Maritz research appears to be a legitimate company (although one with a storied history), but they way they behave on the internet - with grooming posts and the like, as well as their bizarre ultra-long survey, does give one pause.... I cannot fathom why anyone would design such a survey. Even the Census Bureau has a shorter survey! Hey Martiz - your Survey SUCKS!
They seem to have their fingers in a lot of pies. Martiz Travel, for example, does employee incentive travel (one of my tenants was in this business). Many companies will offer trips as incentives to employees (sales goals, etc.) and hire travel agencies who specialized in this area, to do group bookings.
I do not think Nissan "commissioned" this survey, so much as Maritz bought my name from a mailing list, and then sent out the survey. The survey is very generic and broad, and has less to do with my satisfaction of the vehicle than a lot of esoteric things. If this survey is legitimate (and I do not think it is), I believe the data is packaged and offered to automakers, not commissioned at the front-end. But that is just a theory I have.
If they really wanted to know how I felt about the car, I'll tell them: It is OK, but needed better springs in the back. I already remedied that.
Surveys are worthless, as the sample base is self-filtering. They are also worthless because people lie, to themselves, if no one else.
Women say they want a convertible ("Wind in the hair") but when they buy one, they never put the top down, as it musses their hair. As a result, the next car they buy is a hardtop.
But if you asked them, in a survey, they'd say they want a ragtop...
UPDATE: This Report from Atenga lists the "top 10 reasons" market research fails. What is interesting about it, is that it is basically an ad for Atenga, and takes a dig at "amateur" survey data. Since computers are part of every online ordering system, it is not hard to tack a survey onto an ordering form or follow up with a survey e-mail. Atenga seems to be saying "leave this to the professionals." But as I noted before, if the survey is a Bizrate survey, it may do more harm to your business than good.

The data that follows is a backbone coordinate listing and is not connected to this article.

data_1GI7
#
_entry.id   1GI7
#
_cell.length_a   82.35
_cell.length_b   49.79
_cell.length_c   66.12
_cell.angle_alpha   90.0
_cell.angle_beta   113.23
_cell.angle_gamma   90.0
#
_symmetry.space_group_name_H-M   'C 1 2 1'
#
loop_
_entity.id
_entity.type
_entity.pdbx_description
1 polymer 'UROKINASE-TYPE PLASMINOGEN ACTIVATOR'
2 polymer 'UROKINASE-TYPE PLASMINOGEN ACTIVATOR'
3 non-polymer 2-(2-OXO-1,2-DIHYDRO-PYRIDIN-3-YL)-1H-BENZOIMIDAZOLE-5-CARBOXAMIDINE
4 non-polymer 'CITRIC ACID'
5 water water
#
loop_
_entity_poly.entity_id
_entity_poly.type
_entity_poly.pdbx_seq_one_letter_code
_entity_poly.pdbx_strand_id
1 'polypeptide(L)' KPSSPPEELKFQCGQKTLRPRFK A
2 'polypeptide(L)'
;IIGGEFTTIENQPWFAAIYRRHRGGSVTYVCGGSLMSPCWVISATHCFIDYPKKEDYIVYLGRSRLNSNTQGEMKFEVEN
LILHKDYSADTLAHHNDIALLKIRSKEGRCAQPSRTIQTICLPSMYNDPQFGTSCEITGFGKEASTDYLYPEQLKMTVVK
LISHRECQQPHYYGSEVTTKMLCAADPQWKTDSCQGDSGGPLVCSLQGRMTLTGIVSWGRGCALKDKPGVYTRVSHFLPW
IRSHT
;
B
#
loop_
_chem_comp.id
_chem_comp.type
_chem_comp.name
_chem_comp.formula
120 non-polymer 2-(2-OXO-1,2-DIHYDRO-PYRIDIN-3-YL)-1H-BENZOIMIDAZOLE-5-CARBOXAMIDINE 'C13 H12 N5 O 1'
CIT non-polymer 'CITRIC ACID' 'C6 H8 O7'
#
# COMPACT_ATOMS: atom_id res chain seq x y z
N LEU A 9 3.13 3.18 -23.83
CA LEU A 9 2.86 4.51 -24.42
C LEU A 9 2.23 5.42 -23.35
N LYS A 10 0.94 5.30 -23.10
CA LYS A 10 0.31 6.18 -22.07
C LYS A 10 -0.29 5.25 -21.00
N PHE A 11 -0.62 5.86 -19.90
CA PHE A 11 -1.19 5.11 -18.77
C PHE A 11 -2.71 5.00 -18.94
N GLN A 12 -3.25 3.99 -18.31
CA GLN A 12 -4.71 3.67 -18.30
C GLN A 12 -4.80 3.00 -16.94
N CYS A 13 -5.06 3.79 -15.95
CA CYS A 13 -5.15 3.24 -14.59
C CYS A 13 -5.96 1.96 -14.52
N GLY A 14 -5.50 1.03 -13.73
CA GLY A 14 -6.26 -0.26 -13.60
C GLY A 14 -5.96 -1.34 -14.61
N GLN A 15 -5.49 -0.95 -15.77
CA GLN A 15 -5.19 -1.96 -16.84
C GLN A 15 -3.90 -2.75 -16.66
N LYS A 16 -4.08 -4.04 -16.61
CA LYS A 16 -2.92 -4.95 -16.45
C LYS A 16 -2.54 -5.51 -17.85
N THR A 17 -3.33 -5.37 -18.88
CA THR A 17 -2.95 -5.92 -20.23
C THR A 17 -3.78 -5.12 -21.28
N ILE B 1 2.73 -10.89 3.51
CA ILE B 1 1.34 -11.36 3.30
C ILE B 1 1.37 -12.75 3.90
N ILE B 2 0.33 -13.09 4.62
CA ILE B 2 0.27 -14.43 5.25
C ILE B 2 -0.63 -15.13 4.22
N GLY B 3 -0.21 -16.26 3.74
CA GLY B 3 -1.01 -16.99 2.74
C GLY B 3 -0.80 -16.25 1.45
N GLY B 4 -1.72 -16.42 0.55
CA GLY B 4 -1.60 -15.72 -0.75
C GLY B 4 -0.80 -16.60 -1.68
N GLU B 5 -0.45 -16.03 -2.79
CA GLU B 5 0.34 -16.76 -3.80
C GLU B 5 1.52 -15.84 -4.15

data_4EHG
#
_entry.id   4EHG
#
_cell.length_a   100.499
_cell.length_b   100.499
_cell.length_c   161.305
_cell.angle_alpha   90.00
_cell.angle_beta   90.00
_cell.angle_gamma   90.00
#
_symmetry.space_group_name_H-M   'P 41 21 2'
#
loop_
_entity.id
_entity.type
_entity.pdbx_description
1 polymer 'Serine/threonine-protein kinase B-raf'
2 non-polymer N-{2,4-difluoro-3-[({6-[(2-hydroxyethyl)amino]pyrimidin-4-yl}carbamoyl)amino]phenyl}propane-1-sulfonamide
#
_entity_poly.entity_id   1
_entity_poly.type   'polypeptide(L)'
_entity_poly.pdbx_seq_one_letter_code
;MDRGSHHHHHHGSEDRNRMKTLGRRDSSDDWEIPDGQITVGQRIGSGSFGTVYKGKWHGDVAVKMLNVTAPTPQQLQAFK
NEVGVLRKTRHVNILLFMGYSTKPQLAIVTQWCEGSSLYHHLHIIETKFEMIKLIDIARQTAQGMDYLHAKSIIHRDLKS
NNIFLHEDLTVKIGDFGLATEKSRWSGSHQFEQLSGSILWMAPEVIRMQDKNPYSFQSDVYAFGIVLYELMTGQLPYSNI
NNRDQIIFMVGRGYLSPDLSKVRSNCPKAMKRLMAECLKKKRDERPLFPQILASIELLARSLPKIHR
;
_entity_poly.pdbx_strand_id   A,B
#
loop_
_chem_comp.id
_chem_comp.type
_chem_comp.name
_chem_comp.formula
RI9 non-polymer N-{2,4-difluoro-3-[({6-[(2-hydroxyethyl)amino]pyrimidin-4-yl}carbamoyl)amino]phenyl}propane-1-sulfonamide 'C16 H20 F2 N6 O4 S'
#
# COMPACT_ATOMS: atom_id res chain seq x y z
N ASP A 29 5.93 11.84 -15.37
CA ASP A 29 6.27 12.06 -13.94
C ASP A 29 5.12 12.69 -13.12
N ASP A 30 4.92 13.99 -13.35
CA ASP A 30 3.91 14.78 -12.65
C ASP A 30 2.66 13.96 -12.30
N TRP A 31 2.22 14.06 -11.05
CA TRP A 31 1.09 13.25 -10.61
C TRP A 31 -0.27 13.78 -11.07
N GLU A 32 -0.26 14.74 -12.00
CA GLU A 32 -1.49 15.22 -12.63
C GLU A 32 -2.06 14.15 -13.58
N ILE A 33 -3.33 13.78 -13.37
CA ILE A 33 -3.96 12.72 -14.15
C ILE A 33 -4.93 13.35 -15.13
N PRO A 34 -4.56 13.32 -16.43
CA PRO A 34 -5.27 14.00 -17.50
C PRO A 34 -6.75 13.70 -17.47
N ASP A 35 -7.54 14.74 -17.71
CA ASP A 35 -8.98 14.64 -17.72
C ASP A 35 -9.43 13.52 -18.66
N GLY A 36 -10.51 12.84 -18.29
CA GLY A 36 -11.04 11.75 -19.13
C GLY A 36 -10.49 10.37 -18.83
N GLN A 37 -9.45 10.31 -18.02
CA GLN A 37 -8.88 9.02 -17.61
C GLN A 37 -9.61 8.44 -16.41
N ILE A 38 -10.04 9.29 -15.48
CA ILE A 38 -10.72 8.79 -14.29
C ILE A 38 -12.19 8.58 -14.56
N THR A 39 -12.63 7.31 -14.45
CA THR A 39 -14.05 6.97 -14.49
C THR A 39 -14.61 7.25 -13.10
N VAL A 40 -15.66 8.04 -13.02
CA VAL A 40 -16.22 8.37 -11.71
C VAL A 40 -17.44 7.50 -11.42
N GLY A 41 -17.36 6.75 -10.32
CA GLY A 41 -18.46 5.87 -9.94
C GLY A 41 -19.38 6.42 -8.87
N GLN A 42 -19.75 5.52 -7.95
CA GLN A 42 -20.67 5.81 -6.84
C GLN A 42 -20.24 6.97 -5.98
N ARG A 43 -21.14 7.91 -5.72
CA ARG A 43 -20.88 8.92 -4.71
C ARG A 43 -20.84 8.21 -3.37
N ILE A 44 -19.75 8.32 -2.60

I would add an 11th "reason" why market research fails - too damn much of it. Not only are 200-question surveys offensive, but EVERYONE it seems, has a survey pop-up on their website these days - even the government. "How are we doing? Will you take this survey?" they say. No, I'd just like do file a Patent, thank you.
And it is the same old problem: I am too busy to take stupid surveys - most people are. And as surveys proliferate, they become like a thick jungle we have to hack our way through, just to get across the Internet. This creates survey fatigue in short order. As a result, the only people who respond are looney-tunes or folks angry with your site - an extreme filtering condition of your user database.
Throw in the fact that so many surveys are outright phishing expeditions or other scams, and, well, the safest thing to do is never answer a survey, ever, ever, ever! There is nothing in it for you, other than possibly being ripped off, and even "legitimate" surveys are just making some survey company rich, not you. Don't answer surveys - ever!
The best survey I've seen is on the Treasury Direct site. Every time you log out, it asks you ONE QUESTION: "How would you rate this site? Excellent, Good, Fair, Poor" and then displays to you the cumulative results of that one-question survey. Not surprisingly, they get a pretty good response:
TreasuryDirect® Survey ResultsThank you for completing our survey. Your feedback is very important to us, as we work to improve our services. The results shown below are for the last 30 days and include your score. Due to rounding, the numbers below may not add to 100. Also, some of the numbers may be 0 because of either rounding or small sample size. If you'd like to provide more specific comments, please e-mail us.
Sometimes, simpler is better.
Stop surveying us to death!